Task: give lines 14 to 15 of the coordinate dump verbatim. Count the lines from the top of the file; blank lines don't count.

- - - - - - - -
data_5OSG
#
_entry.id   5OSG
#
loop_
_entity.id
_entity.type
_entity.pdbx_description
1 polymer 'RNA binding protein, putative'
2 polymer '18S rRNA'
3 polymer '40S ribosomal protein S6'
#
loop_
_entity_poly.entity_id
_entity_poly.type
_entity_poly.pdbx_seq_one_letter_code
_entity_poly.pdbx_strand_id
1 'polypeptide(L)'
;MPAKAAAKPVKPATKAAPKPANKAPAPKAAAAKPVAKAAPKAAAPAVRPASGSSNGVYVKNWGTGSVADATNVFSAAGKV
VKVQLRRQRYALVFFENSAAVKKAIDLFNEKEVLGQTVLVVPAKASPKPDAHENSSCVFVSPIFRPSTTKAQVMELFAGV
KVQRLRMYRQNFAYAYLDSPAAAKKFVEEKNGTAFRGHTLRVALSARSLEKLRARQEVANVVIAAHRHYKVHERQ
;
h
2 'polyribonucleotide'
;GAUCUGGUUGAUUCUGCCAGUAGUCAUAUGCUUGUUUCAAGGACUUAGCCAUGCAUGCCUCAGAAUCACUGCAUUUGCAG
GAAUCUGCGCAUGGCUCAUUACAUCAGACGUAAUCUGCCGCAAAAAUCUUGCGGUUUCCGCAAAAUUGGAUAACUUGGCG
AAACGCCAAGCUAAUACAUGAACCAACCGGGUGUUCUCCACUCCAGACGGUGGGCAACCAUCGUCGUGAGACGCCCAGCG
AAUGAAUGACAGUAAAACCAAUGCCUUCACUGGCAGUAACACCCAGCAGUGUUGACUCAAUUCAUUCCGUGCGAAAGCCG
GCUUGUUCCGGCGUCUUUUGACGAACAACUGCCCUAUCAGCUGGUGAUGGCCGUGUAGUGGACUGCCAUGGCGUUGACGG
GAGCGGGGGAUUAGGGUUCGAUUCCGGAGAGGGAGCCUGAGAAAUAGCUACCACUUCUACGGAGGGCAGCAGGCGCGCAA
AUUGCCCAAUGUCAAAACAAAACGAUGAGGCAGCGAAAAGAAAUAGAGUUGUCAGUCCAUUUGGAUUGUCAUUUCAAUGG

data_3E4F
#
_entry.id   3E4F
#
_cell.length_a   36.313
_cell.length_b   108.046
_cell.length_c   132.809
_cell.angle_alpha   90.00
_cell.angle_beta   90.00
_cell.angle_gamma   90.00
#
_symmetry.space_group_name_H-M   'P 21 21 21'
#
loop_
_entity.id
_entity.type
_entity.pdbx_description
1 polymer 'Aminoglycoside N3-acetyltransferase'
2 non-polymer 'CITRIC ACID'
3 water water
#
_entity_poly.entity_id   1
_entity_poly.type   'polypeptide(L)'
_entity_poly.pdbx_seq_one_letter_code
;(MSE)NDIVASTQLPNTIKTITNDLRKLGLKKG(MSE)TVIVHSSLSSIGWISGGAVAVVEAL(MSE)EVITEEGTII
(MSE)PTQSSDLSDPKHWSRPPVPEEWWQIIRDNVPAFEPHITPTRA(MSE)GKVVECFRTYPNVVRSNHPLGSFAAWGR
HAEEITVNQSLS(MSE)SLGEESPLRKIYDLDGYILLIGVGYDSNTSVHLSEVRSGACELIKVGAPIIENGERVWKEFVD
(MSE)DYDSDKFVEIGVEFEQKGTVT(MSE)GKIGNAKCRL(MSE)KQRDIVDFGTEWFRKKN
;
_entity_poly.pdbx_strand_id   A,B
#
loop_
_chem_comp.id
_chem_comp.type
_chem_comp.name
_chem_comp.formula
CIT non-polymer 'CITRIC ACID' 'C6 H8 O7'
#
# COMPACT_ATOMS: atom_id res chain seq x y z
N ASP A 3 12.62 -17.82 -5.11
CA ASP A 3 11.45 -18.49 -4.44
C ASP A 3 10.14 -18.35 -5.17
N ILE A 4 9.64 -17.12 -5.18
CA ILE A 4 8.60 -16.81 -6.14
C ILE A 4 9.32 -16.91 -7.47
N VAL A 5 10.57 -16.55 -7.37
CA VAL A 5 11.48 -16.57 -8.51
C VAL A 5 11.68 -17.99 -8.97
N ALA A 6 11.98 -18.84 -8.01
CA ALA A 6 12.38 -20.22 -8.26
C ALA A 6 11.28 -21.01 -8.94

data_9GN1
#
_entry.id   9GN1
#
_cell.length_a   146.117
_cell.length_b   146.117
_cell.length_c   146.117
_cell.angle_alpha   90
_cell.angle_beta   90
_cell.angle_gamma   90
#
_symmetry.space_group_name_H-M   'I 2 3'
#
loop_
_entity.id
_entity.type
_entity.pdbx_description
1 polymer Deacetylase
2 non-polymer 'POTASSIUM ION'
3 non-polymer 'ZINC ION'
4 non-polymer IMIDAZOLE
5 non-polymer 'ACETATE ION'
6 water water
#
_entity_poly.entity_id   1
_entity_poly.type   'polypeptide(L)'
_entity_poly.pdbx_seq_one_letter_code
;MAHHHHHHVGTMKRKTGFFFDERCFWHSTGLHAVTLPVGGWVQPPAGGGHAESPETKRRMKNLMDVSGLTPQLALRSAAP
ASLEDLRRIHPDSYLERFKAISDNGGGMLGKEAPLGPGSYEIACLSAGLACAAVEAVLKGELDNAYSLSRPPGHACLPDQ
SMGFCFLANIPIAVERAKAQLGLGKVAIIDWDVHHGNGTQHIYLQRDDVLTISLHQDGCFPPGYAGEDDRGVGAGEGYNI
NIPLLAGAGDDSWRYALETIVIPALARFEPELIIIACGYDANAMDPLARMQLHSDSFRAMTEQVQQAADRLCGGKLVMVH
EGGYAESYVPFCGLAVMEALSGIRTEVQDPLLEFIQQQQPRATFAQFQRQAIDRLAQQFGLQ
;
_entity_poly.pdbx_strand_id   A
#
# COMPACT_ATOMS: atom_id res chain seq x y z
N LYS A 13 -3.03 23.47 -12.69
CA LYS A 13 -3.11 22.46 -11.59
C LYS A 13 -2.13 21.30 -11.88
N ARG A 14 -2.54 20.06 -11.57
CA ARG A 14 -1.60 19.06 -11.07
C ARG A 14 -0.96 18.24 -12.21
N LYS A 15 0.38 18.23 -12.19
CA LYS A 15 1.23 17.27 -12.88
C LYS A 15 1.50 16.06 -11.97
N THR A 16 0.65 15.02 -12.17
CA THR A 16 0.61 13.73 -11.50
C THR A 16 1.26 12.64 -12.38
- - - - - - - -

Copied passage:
_entity_poly.entity_id
_entity_poly.type